Activision announced a new Code of Conduct to “combat toxicity” across Call of Duty titles, starting with Modern Warfare II‘s open beta.

Source: Call of Duty: Modern Warfare II (2022), Activision

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As per he developer’s “Commitment To Our Community” blogpost — published by unspecified “Call of Duty Staff” — Activision has committed to “delivering a positive gameplay experience” as the Code of Conduct is updated.

“We know addressing toxicity requires a 24/7 sustained effort. Since our last Call of Duty® community update, our enforcement and anti-toxicity teams have continued to progress, including scrubbing our global player database to remove toxic users,” Activision explained.

The company revealed that a total of 500,000 accounts had been already banned, with an additional 300,000 accounts having been “renamed since launching our automated filtering systems.” Further, developers “Added additional languages for in-game, text-based chat and name creation moderation bringing the total to 14 languages.”

Source: Call of Duty: Vanguard (2021), Activision

The developer elaborated, “Call of Duty employs the use of new automated technology alongside human moderation to help filter text chat and account names from offensive language. In part, due to these efforts, we have seen a more than 55% drop in the number of offensive username and clan tags reports from our players, year-over-year, in the month of August alone in Call of Duty®: Warzone™.”

“We recognize battling toxicity will be an ongoing effort. We will continue to monitor our titles, address player-submitted reports, and expand our technology to combat toxic behavior.” As part of this endeavor, Activision then laid out the new “Call of Duty Values and Code of Conduct.”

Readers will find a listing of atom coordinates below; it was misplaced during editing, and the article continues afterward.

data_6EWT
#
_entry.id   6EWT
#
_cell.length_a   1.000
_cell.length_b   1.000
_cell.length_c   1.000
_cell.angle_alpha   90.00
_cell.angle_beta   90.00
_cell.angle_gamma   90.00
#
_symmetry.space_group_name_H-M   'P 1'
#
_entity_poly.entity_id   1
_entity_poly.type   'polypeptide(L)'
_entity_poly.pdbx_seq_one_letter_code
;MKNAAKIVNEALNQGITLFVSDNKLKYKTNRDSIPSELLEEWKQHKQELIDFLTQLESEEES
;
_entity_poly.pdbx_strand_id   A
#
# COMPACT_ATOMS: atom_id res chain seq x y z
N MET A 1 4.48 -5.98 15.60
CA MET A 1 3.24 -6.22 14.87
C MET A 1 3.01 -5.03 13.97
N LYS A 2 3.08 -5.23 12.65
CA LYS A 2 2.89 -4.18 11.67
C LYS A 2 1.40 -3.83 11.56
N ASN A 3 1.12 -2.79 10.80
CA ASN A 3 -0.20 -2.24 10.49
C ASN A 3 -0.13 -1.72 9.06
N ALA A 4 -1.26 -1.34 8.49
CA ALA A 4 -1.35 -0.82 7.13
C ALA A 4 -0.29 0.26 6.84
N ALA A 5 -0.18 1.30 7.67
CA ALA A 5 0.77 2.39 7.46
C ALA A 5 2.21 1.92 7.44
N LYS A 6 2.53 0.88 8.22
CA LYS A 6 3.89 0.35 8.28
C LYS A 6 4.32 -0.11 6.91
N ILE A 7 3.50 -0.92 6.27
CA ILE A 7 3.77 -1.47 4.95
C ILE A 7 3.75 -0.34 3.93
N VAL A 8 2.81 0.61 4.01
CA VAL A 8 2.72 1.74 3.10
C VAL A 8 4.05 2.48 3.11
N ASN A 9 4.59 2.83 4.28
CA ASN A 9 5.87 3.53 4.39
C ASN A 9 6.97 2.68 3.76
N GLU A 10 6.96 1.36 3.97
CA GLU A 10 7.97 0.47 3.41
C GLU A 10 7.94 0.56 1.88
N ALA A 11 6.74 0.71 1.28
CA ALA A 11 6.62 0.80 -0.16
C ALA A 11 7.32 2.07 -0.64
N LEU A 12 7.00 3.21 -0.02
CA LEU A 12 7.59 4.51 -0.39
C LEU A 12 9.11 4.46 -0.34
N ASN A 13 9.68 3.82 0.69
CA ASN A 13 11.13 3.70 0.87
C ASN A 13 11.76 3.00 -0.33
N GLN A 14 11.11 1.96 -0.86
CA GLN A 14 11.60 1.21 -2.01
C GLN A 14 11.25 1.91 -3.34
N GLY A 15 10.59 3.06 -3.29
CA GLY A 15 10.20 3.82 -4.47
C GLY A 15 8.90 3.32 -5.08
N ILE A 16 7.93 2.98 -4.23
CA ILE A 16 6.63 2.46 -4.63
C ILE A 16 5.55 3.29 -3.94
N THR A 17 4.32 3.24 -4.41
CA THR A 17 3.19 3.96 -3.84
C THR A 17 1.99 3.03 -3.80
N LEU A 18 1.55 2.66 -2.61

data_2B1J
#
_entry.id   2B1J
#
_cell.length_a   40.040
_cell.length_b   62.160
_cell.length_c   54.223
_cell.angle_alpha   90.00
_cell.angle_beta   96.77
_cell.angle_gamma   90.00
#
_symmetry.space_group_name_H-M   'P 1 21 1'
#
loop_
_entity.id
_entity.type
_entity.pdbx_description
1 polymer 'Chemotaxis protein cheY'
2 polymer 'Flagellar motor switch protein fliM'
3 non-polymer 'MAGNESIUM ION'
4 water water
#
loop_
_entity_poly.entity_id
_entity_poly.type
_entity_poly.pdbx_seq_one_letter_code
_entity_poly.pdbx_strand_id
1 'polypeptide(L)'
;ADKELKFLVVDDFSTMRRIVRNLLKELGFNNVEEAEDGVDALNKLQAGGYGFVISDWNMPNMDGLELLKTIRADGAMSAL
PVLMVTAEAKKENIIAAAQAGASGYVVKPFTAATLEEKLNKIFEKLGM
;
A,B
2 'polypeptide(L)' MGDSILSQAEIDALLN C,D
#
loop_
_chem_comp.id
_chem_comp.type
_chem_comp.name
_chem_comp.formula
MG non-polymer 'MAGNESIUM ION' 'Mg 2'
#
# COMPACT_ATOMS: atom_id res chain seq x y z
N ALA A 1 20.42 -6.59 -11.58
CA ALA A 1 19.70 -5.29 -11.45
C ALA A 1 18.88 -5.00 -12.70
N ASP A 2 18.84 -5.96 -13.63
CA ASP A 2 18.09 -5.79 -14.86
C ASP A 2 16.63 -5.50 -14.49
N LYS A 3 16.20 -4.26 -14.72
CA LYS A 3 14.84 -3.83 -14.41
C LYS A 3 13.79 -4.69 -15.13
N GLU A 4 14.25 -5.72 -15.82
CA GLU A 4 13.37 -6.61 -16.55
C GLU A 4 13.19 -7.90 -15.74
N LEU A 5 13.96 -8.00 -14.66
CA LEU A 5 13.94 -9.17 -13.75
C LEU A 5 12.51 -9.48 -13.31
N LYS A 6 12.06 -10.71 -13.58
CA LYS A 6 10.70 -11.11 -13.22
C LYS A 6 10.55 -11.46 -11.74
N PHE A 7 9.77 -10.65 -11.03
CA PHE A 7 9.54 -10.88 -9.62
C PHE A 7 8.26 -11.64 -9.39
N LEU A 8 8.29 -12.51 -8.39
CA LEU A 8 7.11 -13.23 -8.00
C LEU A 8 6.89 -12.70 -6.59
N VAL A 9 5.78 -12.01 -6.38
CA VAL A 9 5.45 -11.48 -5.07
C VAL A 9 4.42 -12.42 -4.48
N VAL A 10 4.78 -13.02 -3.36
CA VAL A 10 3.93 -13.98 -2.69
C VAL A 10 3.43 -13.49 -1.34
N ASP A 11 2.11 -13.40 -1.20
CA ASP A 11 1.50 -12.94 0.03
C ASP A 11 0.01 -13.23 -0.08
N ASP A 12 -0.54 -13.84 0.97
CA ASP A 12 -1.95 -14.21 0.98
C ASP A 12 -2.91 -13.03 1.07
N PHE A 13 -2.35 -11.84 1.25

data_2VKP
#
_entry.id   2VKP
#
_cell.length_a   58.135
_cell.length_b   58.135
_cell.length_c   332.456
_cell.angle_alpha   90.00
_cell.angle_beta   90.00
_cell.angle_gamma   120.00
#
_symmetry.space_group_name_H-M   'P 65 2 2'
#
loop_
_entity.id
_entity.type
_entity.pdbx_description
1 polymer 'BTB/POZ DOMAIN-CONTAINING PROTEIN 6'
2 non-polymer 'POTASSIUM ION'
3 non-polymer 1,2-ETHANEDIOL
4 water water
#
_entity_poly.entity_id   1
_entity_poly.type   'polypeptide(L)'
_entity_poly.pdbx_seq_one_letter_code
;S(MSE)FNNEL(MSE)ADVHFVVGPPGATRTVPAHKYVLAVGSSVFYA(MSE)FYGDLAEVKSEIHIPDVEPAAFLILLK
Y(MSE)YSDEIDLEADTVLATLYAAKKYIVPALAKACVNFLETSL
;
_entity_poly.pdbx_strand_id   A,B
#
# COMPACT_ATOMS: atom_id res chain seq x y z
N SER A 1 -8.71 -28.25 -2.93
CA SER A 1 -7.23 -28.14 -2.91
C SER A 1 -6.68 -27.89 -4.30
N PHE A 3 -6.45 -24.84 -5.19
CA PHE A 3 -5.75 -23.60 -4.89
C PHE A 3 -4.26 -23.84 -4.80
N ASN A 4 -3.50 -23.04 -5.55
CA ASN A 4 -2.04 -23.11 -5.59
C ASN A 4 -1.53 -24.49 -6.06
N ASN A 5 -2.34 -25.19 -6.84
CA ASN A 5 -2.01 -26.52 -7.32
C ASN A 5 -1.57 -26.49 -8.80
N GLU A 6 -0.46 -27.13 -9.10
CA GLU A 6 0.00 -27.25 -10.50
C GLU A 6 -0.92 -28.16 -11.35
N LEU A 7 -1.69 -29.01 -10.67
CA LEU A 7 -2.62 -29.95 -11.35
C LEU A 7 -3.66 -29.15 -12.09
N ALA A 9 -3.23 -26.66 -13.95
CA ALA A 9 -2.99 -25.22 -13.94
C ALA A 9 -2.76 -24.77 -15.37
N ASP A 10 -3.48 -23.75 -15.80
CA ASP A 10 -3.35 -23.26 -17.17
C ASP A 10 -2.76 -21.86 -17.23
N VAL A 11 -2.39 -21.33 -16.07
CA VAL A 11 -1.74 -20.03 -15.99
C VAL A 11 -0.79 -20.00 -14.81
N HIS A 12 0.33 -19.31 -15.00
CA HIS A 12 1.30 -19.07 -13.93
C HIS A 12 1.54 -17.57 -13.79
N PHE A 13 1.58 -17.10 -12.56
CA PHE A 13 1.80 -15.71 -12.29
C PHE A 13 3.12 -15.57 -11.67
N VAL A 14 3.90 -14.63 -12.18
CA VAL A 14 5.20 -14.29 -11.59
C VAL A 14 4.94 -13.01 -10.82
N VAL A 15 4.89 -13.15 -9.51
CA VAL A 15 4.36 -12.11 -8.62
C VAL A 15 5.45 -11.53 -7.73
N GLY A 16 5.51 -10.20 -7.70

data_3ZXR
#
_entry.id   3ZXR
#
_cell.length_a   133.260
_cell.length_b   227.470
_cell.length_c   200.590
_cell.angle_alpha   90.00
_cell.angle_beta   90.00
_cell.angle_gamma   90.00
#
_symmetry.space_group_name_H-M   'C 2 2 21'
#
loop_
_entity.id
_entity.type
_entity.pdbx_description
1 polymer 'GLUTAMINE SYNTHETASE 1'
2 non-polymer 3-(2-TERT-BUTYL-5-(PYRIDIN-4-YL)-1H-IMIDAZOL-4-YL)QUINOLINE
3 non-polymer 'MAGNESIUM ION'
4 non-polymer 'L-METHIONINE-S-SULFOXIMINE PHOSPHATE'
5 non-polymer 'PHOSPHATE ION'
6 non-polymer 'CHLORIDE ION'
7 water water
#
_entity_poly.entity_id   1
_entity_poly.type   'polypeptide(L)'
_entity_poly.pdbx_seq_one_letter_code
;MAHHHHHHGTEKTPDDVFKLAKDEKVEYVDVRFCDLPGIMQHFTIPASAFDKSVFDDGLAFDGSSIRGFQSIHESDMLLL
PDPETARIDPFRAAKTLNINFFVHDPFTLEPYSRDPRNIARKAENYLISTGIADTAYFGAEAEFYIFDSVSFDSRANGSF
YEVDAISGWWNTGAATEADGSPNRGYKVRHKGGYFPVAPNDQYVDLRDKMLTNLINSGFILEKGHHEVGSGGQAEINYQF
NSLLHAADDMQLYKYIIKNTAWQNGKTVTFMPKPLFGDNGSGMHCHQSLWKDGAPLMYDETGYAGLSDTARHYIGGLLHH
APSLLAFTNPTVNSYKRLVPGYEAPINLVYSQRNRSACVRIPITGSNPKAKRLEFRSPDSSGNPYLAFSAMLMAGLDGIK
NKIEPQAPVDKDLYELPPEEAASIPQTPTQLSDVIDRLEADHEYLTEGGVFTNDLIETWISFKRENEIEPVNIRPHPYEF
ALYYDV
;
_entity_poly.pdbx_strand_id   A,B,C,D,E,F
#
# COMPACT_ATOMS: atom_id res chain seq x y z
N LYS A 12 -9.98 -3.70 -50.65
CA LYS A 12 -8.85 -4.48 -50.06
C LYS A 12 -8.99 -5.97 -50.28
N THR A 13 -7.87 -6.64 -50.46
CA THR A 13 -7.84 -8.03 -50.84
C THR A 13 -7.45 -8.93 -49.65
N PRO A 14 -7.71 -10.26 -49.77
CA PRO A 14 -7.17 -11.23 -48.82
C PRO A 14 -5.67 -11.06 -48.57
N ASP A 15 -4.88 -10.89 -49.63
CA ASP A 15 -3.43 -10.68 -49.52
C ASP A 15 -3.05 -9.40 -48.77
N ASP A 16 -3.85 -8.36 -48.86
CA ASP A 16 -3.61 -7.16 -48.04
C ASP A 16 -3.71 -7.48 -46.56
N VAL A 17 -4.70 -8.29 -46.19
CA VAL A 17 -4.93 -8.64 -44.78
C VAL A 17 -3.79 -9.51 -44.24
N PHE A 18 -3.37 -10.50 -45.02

“Today, we are launching a new unified Code of Conduct for the Call of Duty franchise. This effort is supported by three core values to promote a positive gaming experience for all,” the company dictated.

Source: Call of Duty: Black Ops Cold War

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The first of these stipulations encourages players to “Treat Everyone With Respect.” Activision elaborated, “We do not tolerate bullying or harassment, including derogatory comments based on race, gender identity or expression, sexual orientation, age, culture, faith, mental or physical abilities, or country of origin. All members of our community should be treated with dignity and respect.”

“Communication with others, whether using text or voice chat, must be free of offensive or harmful language. Hate speech and discriminatory language is offensive and unacceptable, as is harassment and threatening another player,” the developer decried.

The second major core value requires players to “Compete With Integrity.” Activision insisted, “Competitive integrity is core to the Call of Duty experience. Progression is earned through good, clean gameplay. Cheating and griefing or other threats to fair play will not be tolerated.”

Source: Call of Duty: Black Ops Cold War (2020), Activision

“You are responsible for how your account is used. The use of cheats, including third-party software, is unacceptable. Exploiting bugs or engaging in any activity that grants an unfair advantage is considered cheating.” The company reminded readers to check their previous comments on their Ricochet Anti-Cheat software.

“Stay Vigilant” is the third and final core value in the new Code of Conduct players are encouraged to follow, which states, “Working together we can keep the game fair and fun for all.To promote an enjoyable gameplay experience, utilize in-game tools to report any incidents or inappropriate behaviors you encounter.”

Activision then directed players to the Values webpage, reiterating much of the aforementioned, and how to report players in various titles across the Call of Duty series.

Source: Call of Duty: Vanguard (2021), Activision

“As part of this initiative, players will be presented and asked to acknowledge the new Code of Conduct in-game beginning with the Call of Duty®: Modern Warfare® II Open Beta,” Activision revealed. “We know there is still a lot of work to do to combat toxicity and we look forward to making progress together as a community.”

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